A diopter is a measure of a lens’s optical power, which is determined by its focal length. Diopter is widely used for eyeglasses, where it is defined as the inverse focal length of the lens in meters. A higher diopter means a stronger lens and correction.
Each eye is slightly different. Usually, this isn’t noticeable, as the brain’s fusion of sight from each eye compensates for slight differences. When using binoculars, each eye looks through a different optical system and the magnification of the optics exaggerates the differences. Any differences there are may lead to eyestrain.
Many binoculars will have an eyepiece (usually the right side eyepiece) marked with +/- that can be individually focused. This is the diopter adjustment (or simply diopter) for the binocular and can be used to adjust for differences between your eyes for greater viewing comfort and acuity. To use your binoculars’ diopter:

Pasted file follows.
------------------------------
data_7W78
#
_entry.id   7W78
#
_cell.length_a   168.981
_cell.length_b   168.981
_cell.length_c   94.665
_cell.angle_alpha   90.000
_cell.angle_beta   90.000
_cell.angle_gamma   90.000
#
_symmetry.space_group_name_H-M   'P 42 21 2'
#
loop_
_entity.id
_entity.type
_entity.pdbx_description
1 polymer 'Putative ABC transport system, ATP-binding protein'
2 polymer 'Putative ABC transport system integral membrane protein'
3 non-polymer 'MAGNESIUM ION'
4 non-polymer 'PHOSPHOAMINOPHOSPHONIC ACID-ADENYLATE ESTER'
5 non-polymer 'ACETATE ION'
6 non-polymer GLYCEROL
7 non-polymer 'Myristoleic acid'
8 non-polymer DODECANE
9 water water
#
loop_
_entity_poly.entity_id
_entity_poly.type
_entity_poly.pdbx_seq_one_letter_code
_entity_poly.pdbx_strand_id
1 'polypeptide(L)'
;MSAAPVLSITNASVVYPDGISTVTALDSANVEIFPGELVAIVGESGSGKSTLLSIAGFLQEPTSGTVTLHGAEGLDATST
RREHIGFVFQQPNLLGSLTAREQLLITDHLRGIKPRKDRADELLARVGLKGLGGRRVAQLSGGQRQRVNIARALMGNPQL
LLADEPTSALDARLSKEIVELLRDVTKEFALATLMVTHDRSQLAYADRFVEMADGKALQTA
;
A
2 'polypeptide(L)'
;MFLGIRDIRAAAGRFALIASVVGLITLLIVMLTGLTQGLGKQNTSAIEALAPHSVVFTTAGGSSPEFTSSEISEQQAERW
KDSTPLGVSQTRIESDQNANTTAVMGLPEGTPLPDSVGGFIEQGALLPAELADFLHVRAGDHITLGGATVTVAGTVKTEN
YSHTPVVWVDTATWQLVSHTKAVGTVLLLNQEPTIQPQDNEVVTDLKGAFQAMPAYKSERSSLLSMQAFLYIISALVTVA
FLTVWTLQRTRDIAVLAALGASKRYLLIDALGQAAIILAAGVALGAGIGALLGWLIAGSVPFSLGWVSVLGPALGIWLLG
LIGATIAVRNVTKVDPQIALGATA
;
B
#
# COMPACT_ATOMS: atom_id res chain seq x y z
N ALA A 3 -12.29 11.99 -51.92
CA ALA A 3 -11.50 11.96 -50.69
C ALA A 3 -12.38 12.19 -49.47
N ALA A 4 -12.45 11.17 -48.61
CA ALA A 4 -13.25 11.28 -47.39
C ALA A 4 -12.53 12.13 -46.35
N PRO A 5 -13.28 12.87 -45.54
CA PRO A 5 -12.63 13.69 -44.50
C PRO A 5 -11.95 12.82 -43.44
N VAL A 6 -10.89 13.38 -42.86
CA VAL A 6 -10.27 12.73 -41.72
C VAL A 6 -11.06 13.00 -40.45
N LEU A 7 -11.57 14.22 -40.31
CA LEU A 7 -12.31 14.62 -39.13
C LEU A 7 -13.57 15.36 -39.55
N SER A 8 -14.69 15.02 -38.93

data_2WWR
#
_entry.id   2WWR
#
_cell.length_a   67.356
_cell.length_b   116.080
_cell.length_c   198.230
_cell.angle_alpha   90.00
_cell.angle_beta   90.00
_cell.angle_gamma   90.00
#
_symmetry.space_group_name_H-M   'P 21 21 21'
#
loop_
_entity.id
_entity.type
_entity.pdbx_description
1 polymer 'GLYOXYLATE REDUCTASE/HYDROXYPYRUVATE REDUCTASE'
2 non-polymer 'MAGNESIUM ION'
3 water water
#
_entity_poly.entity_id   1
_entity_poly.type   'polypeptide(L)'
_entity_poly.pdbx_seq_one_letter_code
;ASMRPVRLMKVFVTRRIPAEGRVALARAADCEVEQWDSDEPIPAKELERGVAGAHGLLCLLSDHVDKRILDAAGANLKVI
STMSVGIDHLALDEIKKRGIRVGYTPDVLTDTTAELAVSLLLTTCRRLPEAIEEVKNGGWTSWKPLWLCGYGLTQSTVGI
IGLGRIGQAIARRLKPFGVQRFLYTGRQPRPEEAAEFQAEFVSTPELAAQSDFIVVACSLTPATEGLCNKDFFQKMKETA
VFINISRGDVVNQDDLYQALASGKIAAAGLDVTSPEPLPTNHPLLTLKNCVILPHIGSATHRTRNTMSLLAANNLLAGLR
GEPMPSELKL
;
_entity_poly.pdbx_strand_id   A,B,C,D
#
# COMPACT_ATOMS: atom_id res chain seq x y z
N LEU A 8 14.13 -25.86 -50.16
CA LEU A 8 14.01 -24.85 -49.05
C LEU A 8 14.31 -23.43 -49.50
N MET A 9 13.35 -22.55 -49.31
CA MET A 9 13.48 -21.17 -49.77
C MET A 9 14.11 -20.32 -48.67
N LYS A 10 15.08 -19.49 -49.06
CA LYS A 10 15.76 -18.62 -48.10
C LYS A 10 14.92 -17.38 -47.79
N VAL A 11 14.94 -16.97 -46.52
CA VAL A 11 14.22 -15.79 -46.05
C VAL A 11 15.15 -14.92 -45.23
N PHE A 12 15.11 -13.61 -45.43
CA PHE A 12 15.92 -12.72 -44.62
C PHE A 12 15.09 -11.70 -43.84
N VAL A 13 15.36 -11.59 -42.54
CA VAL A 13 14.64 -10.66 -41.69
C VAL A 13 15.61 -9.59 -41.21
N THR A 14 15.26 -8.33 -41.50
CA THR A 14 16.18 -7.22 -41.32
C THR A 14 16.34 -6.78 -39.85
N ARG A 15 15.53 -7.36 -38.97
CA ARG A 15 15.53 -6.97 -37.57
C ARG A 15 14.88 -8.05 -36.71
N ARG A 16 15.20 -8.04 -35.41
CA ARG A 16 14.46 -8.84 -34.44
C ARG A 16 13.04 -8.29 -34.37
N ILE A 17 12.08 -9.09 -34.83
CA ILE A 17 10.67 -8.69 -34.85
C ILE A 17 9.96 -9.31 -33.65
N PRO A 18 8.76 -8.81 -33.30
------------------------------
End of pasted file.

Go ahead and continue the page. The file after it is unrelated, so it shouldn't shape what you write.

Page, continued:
- Set it at zero by placing the index mark on the focusing eyepiece opposite the zero or middle on the scale.
- Using the central focus knob that moves both eyepieces, focus on a distant object such as a leaf, rock, or star. Be sure it’s sharp in the fixed eyepiece.
- Turn the diopter adjustment until the other eye, too, has a sharp view. The number on the scale is the diopter correction for that eye relative to your other eye; it’s probably close to what an eye doctor may have measured for your eyes.
Usually, this is the only time you’ll have to adjust the diopter, and you can just use the center focus from now on. However, dark-adapted eyes tend to be more near-sighted than daytime sight, so you may need to change the diopter slightly if you use your binoculars for both celestial and terrestrial viewing. Also, since everyone’s sight differs, anyone else using your pair of binoculars will have to make their own individual diopter adjustment.